Barium is a natural, silvery-white earth metal. Highly reactive with air, barium is not found naturally in pure forms but as a component of ores. When barium is combined with other elements to form barium compounds, it has many applications. Barium carbonate is used as a rat poison, low amounts of barium sulfate may be ingested prior to receiving an x-ray to provide better imaging, and industries such as mining, refining, glass, and coal also utilize barium. Barium exposure, however, can cause serious health problems.
Sources of Barium Exposure
Barium exposure can happen through a number of channels including occupational exposure, groundwater contamination, environmental pollution, cigarette smoke, and even certain medical procedures. In my opinion, industrial use is perhaps of the largest concern due to the potential for massive environmental pollution.
One such example is large, flat-panel televisions. They have become very popular and celebrity-fascination coupled with ever-dropping price points are a likely indicator that their prevalence will continue. Televisions, old and new, contain chemicals and toxic metals. According to UC Davis’ Department of Chemical Engineering, the list of toxins included with most televisions includes arsenic, barium, cadmium, lead, and mercury (and programming that is overwhelmingly void-of-thought). When televisions are improperly disposed of, environmental and groundwater contamination can be an extremely serious problem. In the past 5 years, how many people do you know who have replaced an old television with a new one? We’ve heard that television can be bad for the brain but the potential environmental and public health impact from leaky television disposal really gives that idea a new meaning. 
Barium salts can improve x-ray imaging and certain radiological procedures require that patients drink a barium sulfate beverage; perhaps you or someone you know have been lucky enough to receive a barium enema prior to a colon x-ray? In 2003, it was reported that a contaminated barium solution had been linked to 44 suspected cases of barium toxicity and as many as 9 deaths. Following this tragedy, the CDC recommends patients and clinicians be mindful of barium toxicity after radiologic procedures. 
What are the Symptoms of Barium Exposure?
According to Morristown Memorial Hospital in Morristown New Jersey, classic signs of barium toxicity include low blood potassium, cardiac arrhythmias, respiratory failure, gastrointestinal dysfunction, paralysis, muscle twitching, and elevated blood pressure.  Severe barium toxicity can lead to kidney damage, respiratory failure, and death.  Regular barium exposure has even been fingered as a potential contributor in the development of neurodegenerative diseases, including multiple sclerosis.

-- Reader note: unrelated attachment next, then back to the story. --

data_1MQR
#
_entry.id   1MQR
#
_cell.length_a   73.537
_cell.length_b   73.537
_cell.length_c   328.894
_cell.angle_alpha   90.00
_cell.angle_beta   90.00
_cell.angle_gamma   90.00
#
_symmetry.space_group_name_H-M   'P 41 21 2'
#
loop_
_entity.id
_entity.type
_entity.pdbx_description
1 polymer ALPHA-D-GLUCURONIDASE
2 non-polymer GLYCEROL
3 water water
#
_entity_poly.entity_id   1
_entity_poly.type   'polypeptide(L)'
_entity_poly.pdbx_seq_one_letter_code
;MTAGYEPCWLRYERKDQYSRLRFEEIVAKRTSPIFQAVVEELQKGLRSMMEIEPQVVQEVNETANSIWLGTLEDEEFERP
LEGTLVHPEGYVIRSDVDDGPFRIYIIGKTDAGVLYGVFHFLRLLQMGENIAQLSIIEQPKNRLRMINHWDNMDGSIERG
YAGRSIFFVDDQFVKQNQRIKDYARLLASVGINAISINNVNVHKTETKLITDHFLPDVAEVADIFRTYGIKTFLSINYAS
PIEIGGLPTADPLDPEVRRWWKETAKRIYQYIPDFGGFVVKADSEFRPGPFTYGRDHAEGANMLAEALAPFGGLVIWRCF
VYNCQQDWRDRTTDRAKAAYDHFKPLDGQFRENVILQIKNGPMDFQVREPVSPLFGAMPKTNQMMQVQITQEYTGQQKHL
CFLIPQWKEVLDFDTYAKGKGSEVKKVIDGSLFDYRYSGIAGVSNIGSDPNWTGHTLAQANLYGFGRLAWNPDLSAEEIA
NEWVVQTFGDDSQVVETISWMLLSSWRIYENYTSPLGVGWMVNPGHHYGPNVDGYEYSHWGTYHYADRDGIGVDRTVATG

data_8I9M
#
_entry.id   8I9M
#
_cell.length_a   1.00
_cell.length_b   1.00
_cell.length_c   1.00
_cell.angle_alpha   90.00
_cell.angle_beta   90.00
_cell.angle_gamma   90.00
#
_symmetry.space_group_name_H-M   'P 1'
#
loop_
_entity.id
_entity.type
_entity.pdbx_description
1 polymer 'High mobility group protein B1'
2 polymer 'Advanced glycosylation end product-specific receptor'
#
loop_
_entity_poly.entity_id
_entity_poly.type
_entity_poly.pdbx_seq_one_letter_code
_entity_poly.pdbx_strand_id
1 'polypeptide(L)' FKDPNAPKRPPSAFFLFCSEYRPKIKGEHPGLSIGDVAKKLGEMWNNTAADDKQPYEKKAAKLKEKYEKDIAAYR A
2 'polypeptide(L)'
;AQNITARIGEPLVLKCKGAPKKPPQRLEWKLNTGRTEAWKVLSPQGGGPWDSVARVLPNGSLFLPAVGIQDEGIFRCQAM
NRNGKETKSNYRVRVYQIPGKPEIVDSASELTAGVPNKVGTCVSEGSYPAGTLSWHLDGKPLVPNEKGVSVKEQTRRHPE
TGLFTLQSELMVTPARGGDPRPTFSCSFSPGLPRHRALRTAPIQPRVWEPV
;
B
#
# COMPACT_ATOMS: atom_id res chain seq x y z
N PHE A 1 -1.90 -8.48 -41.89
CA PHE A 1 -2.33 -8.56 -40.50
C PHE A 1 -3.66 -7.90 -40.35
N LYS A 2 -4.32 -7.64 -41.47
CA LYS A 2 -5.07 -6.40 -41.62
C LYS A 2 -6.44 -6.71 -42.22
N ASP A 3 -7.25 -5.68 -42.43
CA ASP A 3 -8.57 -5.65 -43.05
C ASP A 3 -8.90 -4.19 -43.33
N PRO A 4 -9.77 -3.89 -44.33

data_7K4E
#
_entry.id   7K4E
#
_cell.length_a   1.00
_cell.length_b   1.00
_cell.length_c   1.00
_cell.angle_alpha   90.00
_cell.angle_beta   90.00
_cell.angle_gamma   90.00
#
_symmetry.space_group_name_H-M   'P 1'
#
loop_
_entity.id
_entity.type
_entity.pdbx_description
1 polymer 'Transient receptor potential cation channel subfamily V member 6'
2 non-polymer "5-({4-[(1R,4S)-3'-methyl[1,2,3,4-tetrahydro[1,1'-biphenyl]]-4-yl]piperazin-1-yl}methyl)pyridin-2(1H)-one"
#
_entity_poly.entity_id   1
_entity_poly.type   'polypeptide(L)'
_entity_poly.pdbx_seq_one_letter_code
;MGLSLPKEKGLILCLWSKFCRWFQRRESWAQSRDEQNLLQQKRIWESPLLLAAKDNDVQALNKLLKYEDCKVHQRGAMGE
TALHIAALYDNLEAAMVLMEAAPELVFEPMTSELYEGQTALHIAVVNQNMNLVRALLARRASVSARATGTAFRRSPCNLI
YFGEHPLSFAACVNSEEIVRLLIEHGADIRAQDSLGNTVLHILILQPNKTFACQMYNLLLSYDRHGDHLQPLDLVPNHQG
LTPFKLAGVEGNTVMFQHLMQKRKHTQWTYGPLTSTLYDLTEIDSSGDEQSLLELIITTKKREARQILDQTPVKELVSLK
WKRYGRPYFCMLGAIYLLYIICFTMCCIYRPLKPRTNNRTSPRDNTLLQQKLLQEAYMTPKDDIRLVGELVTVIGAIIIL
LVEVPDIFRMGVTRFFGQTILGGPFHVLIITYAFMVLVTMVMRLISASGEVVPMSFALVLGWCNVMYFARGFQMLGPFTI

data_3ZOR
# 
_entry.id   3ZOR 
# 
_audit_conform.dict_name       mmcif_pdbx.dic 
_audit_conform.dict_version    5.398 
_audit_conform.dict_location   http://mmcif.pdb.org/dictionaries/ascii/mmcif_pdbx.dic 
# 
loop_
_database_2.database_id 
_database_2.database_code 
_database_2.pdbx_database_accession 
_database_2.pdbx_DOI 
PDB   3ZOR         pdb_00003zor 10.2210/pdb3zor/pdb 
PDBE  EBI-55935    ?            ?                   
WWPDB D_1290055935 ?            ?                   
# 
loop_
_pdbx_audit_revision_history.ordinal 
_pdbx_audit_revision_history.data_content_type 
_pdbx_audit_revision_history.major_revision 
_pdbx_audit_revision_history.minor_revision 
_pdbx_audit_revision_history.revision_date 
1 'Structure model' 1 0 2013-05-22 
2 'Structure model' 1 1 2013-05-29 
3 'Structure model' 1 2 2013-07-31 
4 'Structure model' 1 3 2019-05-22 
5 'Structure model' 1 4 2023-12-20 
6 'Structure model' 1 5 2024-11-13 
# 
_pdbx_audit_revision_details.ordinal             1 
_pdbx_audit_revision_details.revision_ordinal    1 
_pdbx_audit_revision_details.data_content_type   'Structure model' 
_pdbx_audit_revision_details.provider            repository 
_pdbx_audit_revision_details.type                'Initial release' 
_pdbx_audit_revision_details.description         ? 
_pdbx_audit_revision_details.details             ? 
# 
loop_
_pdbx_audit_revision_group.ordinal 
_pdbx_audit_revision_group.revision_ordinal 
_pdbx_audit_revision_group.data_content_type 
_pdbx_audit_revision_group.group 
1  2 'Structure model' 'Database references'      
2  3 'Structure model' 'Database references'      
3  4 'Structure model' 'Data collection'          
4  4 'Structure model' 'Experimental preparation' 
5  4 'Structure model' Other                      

The Department of Emergency Medicine at the University of Massachusetts Medical School reported a case of a man who had ingested fireworks (health tip: do not eat fireworks) and developed barium poisoning as a result. He exhibited reduced mental function, heart problems, and respiratory failure. Following an intervention with a ventilator and potassium supplementation, he improved.  Potassium supplementation to counteract barium toxicity has been recognized since at least the early 1930s. 
Addressing Barium Exposure Concerns
Barium levels in the body can be measured through bone, blood, feces or urine samples. However, tests cannot determine the duration or level of barium exposure. If you’re concerned with the negative effects of barium or other chemical and toxic metal exposure, I recommend taking a personal inventory of your life to determine your exposure risks. Are you drinking purified water? Are you consuming organic foods that are free of pesticides? Do you live in an area more susceptible to industrial contamination? Are you cleansing your body? These are just a few things to consider. Once you’ve identified the sources of toxins, you can work on removing them from your life.
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- Richter PA, Bishop EE, Wang J, Swahn MH. Tobacco smoke exposure and levels of urinary metals in the U.S. youth and adult population: the National Health and Nutrition Examination Survey (NHANES) 1999-2004. Int J Environ Res Public Health. 2009 Jul;6(7):1930-46. doi: 10.3390/ijerph6071930. Epub 2009 Jul 2.
- Centers for Disease Control and Prevention (CDC). Barium toxicity after exposure to contaminated contrast solution–Goias State, Brazil, 2003. MMWR Morb Mortal Wkly Rep. 2003 Oct 31;52(43):1047-8.
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- Purdey M. Chronic barium intoxication disrupts sulphated proteoglycan synthesis: a hypothesis for the origins of multiple sclerosis. Med Hypotheses. 2004;62(5):746-54.
- Rhyee SH, Heard K. Acute barium toxicity from ingestion of “snake” fireworks. J Med Toxicol. 2009 Dec;5(4):209-13.
- Bowen LN, Subramony SH, Cheng J, Wu SS, Okun MS. Elementary, my dear Dr. Allen: the case of barium toxicity and Pa Ping. Neurology. 2010 May 11;74(19):1546-9. doi: 10.1212/WNL.0b013e3181e222ee. Review.
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